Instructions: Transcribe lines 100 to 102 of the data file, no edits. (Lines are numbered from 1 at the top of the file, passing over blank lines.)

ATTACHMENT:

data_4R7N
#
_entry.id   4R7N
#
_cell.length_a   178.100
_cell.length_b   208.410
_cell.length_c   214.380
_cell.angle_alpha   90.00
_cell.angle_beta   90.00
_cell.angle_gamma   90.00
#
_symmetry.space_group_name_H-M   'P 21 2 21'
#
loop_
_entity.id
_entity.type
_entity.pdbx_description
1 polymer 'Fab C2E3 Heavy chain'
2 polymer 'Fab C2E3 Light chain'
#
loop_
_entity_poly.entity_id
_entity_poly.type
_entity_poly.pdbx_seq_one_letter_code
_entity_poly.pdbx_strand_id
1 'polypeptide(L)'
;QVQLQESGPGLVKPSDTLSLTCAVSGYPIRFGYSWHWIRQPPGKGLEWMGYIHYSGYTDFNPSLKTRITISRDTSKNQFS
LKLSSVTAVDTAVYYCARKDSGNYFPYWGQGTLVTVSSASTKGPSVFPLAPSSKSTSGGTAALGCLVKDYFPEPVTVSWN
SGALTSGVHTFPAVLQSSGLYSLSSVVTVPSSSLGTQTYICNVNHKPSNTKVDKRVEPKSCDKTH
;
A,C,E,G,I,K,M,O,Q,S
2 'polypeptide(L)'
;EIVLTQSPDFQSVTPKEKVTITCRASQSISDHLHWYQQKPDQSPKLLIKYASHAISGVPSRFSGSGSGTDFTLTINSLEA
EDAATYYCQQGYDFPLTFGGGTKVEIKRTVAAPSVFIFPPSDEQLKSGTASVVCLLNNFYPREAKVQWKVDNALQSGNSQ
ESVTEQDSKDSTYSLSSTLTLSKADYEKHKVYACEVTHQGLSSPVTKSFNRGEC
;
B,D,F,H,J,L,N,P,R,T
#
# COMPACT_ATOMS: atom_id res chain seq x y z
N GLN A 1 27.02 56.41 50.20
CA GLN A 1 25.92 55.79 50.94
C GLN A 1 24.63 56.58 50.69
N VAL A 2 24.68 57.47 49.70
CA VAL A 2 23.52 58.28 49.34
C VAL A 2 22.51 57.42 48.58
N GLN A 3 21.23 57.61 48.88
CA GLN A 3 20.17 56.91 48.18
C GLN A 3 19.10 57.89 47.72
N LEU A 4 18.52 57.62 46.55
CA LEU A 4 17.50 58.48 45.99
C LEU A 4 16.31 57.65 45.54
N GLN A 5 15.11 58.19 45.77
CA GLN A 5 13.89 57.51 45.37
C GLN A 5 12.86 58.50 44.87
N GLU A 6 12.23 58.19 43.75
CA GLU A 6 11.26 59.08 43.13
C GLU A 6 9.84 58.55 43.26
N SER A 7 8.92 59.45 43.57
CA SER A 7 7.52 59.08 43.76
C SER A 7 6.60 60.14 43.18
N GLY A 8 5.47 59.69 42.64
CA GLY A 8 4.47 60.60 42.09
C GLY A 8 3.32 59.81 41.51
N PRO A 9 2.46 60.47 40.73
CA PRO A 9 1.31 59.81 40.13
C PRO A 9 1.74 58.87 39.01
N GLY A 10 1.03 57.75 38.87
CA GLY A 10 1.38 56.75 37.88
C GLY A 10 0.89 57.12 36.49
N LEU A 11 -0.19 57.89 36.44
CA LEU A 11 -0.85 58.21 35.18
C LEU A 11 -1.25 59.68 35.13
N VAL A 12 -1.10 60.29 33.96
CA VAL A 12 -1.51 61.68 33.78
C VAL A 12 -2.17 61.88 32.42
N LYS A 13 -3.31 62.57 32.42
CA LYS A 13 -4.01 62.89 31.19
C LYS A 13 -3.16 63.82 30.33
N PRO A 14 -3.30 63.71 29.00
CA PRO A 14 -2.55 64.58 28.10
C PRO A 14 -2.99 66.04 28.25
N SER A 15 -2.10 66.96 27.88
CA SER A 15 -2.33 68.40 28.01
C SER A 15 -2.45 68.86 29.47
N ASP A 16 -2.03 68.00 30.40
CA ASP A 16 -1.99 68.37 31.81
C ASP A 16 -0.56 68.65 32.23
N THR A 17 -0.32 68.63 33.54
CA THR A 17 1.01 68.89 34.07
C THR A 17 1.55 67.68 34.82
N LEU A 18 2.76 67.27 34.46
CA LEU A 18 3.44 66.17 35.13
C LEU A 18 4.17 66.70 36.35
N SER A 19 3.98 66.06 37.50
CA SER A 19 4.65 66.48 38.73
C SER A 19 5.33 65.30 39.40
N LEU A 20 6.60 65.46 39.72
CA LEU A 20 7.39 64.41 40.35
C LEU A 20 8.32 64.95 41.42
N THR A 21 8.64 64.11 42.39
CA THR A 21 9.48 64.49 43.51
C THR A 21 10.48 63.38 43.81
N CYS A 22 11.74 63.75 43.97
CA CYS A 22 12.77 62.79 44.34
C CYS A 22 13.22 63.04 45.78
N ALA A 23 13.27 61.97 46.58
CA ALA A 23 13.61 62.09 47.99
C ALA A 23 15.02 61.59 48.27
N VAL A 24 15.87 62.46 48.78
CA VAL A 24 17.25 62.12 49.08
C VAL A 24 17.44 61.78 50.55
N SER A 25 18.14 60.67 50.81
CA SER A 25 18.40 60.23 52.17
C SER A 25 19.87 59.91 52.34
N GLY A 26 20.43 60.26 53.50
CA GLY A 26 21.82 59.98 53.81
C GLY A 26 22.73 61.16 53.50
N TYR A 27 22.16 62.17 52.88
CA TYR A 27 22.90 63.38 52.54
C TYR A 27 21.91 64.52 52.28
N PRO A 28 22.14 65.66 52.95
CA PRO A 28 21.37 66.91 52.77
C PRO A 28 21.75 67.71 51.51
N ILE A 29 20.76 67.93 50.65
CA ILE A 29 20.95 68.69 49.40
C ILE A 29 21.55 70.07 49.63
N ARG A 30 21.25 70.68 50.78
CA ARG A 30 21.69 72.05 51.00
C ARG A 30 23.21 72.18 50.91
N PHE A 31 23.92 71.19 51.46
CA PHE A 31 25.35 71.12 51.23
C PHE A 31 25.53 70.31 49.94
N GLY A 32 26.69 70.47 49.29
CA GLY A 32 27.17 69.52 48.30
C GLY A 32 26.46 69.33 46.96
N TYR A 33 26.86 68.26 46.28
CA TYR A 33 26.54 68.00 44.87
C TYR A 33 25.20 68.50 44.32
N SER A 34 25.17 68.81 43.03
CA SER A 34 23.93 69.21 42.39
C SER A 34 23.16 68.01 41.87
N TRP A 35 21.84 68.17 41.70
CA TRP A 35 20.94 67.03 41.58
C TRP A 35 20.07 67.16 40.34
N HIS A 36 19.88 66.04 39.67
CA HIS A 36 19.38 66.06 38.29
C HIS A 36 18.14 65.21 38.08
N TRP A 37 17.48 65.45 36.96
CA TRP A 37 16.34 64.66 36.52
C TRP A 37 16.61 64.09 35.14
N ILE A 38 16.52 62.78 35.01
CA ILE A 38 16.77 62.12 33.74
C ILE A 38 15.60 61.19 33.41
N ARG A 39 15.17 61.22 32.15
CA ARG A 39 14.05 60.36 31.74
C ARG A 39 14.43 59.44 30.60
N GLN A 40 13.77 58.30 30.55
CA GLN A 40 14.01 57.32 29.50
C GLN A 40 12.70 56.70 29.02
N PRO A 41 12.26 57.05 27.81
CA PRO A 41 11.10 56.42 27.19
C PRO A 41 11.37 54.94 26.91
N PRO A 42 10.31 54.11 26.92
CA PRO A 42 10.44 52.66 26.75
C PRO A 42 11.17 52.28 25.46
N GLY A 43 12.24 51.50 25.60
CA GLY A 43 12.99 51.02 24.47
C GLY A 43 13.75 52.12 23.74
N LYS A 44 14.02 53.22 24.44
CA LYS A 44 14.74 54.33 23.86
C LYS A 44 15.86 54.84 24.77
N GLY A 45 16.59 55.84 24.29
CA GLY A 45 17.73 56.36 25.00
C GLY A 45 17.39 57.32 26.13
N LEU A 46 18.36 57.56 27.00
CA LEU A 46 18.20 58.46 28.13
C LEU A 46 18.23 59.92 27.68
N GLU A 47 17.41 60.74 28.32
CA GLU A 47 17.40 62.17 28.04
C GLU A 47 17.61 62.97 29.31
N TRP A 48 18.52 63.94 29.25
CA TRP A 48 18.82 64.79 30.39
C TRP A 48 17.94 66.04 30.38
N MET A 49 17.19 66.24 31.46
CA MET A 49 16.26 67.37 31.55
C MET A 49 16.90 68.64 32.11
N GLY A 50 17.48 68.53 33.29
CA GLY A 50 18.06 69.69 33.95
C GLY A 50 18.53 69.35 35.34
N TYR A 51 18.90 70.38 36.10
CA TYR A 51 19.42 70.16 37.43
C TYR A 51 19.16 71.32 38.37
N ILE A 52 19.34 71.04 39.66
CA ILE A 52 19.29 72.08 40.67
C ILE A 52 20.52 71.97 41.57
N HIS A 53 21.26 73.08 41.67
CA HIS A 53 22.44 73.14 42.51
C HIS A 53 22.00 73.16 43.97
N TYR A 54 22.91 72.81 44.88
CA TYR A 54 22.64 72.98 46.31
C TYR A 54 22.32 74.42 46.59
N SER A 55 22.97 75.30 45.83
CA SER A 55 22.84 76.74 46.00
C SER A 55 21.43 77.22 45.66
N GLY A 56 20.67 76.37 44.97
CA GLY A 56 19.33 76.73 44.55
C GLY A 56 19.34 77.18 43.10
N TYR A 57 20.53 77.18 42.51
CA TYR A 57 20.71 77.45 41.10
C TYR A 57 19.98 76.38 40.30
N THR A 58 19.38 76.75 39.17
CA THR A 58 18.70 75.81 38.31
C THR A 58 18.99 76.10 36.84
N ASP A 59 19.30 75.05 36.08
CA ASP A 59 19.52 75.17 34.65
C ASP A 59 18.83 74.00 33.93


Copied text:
N THR A 21 8.64 64.11 42.39
CA THR A 21 9.48 64.49 43.51
C THR A 21 10.48 63.38 43.81